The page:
Lately, I’ve been thinking a lot about inheritance. And by lately, I mean since 10:30 this morning, when my mom, step-dad, and I sat down to finalize my mother’s estate plans. Four hours, four lawyers, and fifty thousand signatures later, we’re still not done.
This might be expected if my mom were a bazillionaire—but my mom was a lawyer for the government for thirty years. Meaning that at first she made approximately nothing, then she made enough, then she did pretty okay.
If my mother knew I was writing about how much money she did or did not make, she would cut off my hands.
The point is, we’re not spending an absurd amount of money on an absurd number of lawyers for the massive amounts of cash my mom has socked away. (Not that I’m saying my mom isn’t frugal— oh my god I’m so paranoid she’s going to see this and be pissed. My mom, for the record, is super frugal. Just last summer I made her—and I mean made her— get rid of the outfit she wore to her twenty-fifth high school reunion dinner when I was twelve.)
No, the lawyering up is for a piece of lake property my mom inherited from her parents, who inherited it from my grandmother’s brother. It’s been in my family for fifty-two years. And if my mother has her way it will be in our family for fifty-two more. Centuries.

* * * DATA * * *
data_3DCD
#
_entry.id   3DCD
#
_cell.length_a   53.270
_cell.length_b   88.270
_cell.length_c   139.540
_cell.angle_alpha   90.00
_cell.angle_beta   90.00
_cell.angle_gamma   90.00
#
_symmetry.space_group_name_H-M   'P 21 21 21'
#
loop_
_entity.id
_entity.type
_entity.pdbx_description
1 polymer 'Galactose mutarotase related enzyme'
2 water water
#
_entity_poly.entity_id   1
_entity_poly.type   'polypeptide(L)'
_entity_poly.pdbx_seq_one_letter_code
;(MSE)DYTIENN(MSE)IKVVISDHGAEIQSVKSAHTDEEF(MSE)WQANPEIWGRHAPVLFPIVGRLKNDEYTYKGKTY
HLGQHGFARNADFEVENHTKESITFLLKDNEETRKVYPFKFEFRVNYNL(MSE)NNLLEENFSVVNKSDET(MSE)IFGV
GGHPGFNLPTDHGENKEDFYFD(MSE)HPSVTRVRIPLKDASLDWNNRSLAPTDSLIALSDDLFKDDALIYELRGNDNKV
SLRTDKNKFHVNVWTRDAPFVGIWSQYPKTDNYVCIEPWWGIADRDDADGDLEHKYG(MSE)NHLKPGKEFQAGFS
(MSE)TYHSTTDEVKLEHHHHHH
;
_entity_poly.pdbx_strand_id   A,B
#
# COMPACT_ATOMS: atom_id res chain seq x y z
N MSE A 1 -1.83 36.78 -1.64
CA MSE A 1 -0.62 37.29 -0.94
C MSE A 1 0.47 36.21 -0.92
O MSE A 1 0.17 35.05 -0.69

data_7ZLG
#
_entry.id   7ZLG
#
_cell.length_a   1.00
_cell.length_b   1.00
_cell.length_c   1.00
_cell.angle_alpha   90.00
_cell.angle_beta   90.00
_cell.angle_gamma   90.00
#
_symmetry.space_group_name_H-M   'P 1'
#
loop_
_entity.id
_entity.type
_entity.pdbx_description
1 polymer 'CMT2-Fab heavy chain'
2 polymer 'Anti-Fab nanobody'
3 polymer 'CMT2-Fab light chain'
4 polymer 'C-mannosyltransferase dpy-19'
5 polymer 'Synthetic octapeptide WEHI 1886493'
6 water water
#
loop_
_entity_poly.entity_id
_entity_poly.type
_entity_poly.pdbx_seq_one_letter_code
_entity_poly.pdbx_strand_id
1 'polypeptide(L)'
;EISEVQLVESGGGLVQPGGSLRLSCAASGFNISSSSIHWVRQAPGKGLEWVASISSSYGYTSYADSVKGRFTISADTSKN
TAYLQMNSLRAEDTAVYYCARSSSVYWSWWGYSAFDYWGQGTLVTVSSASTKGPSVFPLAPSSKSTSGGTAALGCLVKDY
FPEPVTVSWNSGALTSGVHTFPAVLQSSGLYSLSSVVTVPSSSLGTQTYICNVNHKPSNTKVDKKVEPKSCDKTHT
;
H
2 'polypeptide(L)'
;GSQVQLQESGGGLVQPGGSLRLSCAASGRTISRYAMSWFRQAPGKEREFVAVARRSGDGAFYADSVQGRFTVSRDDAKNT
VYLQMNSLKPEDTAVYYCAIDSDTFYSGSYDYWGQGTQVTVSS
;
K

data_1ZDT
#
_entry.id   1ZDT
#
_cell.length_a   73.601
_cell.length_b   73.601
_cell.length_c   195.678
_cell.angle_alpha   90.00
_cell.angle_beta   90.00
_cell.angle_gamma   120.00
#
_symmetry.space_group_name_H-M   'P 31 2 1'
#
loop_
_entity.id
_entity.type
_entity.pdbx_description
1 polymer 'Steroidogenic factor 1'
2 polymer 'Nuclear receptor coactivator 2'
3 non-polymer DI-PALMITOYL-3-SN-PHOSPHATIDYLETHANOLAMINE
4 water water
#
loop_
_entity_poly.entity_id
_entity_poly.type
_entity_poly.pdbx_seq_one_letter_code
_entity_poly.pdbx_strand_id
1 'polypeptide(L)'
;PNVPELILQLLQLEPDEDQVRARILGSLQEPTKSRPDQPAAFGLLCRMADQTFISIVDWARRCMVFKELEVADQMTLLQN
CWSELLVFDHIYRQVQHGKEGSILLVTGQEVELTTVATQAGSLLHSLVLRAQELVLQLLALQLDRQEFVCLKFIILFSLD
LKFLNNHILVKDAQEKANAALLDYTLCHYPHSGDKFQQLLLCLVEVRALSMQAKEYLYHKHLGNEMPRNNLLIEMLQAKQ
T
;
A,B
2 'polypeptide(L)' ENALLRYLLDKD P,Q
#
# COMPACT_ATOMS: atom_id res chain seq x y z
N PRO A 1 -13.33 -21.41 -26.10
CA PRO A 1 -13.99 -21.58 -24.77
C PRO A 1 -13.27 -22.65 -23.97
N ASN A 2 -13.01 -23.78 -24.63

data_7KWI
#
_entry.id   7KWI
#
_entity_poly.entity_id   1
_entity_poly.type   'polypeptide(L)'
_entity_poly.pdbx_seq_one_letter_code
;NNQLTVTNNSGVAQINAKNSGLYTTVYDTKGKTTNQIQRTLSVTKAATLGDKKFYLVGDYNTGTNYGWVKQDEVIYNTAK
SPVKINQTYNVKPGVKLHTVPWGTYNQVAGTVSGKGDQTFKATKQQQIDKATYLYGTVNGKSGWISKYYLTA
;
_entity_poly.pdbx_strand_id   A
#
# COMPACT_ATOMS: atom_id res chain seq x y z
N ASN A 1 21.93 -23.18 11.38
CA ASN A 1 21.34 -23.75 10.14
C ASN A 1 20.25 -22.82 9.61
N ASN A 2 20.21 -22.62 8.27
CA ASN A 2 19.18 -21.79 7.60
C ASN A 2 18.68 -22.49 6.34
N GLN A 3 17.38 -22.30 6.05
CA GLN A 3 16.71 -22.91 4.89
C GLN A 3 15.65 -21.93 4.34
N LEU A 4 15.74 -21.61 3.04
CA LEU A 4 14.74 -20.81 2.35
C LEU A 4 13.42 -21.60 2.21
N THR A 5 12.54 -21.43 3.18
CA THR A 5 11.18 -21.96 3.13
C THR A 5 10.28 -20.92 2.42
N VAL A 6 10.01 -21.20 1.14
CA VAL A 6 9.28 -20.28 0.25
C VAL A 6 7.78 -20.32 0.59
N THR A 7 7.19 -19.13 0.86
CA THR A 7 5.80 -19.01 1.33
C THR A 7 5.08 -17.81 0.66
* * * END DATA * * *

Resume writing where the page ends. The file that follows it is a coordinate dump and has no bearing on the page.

People have strong feelings about inheritance. Some think once you’re gone, everything should go to the government. Others think the government shouldn’t get a dime. Some think children should get everything. Others (like Warren Buffet) believe children should make it on their own and not inherit at all. (Although I’m sure his kids and grandkids are getting something. Right? I mean, aside from really great investment advice.)
In my case, it’s not about money. It’s about my family and our history. When I’m at the lake, I feel connected to the great uncle I never met. My grandparents come alive again. I’m eight and helping my mom nail shingles. I’m thirteen and painting the trim on the boathouse with my best friend. All of my best memories of my mother are there. Most of my best memories of myself are there.
One of the many reasons I want to have kids is to share those memories and make new ones. So, bring it on, lawyers. And make it quick. There’s a super-secret blueberry patch waiting for me. And for you, Kiddo, wherever you may be, and whenever you may get there.